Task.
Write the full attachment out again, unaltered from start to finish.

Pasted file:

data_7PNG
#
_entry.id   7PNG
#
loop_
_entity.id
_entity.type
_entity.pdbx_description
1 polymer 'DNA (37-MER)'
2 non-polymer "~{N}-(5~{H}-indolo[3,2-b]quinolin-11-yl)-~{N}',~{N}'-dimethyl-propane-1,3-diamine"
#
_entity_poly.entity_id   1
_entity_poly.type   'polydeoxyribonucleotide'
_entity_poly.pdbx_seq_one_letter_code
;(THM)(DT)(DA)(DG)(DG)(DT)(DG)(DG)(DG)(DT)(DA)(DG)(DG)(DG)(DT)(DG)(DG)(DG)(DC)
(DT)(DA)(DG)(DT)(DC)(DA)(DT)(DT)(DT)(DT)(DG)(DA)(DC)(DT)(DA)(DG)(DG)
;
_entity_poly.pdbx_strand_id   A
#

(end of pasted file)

data_7PNG
#
_entry.id   7PNG
#
loop_
_entity.id
_entity.type
_entity.pdbx_description
1 polymer 'DNA (37-MER)'
2 non-polymer "~{N}-(5~{H}-indolo[3,2-b]quinolin-11-yl)-~{N}',~{N}'-dimethyl-propane-1,3-diamine"
#
_entity_poly.entity_id   1
_entity_poly.type   'polydeoxyribonucleotide'
_entity_poly.pdbx_seq_one_letter_code
;(THM)(DT)(DA)(DG)(DG)(DT)(DG)(DG)(DG)(DT)(DA)(DG)(DG)(DG)(DT)(DG)(DG)(DG)(DC)
(DT)(DA)(DG)(DT)(DC)(DA)(DT)(DT)(DT)(DT)(DG)(DA)(DC)(DT)(DA)(DG)(DG)
;
_entity_poly.pdbx_strand_id   A
#